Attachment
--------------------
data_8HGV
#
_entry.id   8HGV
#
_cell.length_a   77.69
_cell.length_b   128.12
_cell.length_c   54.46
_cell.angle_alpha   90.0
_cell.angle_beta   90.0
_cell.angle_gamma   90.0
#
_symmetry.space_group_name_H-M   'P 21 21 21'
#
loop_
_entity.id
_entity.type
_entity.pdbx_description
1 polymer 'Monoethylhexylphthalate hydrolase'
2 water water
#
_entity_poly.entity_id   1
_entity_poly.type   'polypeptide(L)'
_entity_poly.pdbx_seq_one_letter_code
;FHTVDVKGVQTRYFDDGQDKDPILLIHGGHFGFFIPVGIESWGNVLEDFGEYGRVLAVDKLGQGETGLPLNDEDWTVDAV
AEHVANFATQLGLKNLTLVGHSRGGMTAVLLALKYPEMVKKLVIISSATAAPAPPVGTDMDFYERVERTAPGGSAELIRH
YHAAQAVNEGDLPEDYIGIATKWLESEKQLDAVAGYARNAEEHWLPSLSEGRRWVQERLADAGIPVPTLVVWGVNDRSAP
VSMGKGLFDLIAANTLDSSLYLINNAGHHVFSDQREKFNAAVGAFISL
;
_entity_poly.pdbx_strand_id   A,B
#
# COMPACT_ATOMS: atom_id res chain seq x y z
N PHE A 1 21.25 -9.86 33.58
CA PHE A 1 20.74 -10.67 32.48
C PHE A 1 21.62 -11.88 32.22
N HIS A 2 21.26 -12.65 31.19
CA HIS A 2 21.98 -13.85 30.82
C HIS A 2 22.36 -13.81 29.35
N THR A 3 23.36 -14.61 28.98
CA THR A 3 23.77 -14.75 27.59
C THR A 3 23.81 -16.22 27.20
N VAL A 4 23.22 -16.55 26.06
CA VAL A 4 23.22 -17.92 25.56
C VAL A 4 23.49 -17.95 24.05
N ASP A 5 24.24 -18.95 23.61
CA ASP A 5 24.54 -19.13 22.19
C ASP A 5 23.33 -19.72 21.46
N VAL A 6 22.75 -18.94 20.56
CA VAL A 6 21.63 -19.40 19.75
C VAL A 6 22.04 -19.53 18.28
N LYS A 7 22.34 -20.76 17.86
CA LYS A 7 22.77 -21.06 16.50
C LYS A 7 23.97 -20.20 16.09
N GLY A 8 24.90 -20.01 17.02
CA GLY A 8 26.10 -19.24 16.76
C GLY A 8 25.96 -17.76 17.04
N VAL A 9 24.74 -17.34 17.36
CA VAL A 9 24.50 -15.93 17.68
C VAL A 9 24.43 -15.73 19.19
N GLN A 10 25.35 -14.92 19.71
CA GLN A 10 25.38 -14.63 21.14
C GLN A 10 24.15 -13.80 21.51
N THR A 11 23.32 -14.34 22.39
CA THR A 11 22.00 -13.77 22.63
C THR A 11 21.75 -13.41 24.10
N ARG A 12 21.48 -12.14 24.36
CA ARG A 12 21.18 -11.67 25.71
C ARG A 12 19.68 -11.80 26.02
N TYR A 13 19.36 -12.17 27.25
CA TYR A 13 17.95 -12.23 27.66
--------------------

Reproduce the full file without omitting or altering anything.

data_8HGV
#
_entry.id   8HGV
#
_cell.length_a   77.69
_cell.length_b   128.12
_cell.length_c   54.46
_cell.angle_alpha   90.0
_cell.angle_beta   90.0
_cell.angle_gamma   90.0
#
_symmetry.space_group_name_H-M   'P 21 21 21'
#
loop_
_entity.id
_entity.type
_entity.pdbx_description
1 polymer 'Monoethylhexylphthalate hydrolase'
2 water water
#
_entity_poly.entity_id   1
_entity_poly.type   'polypeptide(L)'
_entity_poly.pdbx_seq_one_letter_code
;FHTVDVKGVQTRYFDDGQDKDPILLIHGGHFGFFIPVGIESWGNVLEDFGEYGRVLAVDKLGQGETGLPLNDEDWTVDAV
AEHVANFATQLGLKNLTLVGHSRGGMTAVLLALKYPEMVKKLVIISSATAAPAPPVGTDMDFYERVERTAPGGSAELIRH
YHAAQAVNEGDLPEDYIGIATKWLESEKQLDAVAGYARNAEEHWLPSLSEGRRWVQERLADAGIPVPTLVVWGVNDRSAP
VSMGKGLFDLIAANTLDSSLYLINNAGHHVFSDQREKFNAAVGAFISL
;
_entity_poly.pdbx_strand_id   A,B
#
# COMPACT_ATOMS: atom_id res chain seq x y z
N PHE A 1 21.25 -9.86 33.58
CA PHE A 1 20.74 -10.67 32.48
C PHE A 1 21.62 -11.88 32.22
N HIS A 2 21.26 -12.65 31.19
CA HIS A 2 21.98 -13.85 30.82
C HIS A 2 22.36 -13.81 29.35
N THR A 3 23.36 -14.61 28.98
CA THR A 3 23.77 -14.75 27.59
C THR A 3 23.81 -16.22 27.20
N VAL A 4 23.22 -16.55 26.06
CA VAL A 4 23.22 -17.92 25.56
C VAL A 4 23.49 -17.95 24.05
N ASP A 5 24.24 -18.95 23.61
CA ASP A 5 24.54 -19.13 22.19
C ASP A 5 23.33 -19.72 21.46
N VAL A 6 22.75 -18.94 20.56
CA VAL A 6 21.63 -19.40 19.75
C VAL A 6 22.04 -19.53 18.28
N LYS A 7 22.34 -20.76 17.86
CA LYS A 7 22.77 -21.06 16.50
C LYS A 7 23.97 -20.20 16.09
N GLY A 8 24.90 -20.01 17.02
CA GLY A 8 26.10 -19.24 16.76
C GLY A 8 25.96 -17.76 17.04
N VAL A 9 24.74 -17.34 17.36
CA VAL A 9 24.50 -15.93 17.68
C VAL A 9 24.43 -15.73 19.19
N GLN A 10 25.35 -14.92 19.71
CA GLN A 10 25.38 -14.63 21.14
C GLN A 10 24.15 -13.80 21.51
N THR A 11 23.32 -14.34 22.39
CA THR A 11 22.00 -13.77 22.63
C THR A 11 21.75 -13.41 24.10
N ARG A 12 21.48 -12.14 24.36
CA ARG A 12 21.18 -11.67 25.71
C ARG A 12 19.68 -11.80 26.02
N TYR A 13 19.36 -12.17 27.25
CA TYR A 13 17.95 -12.23 27.66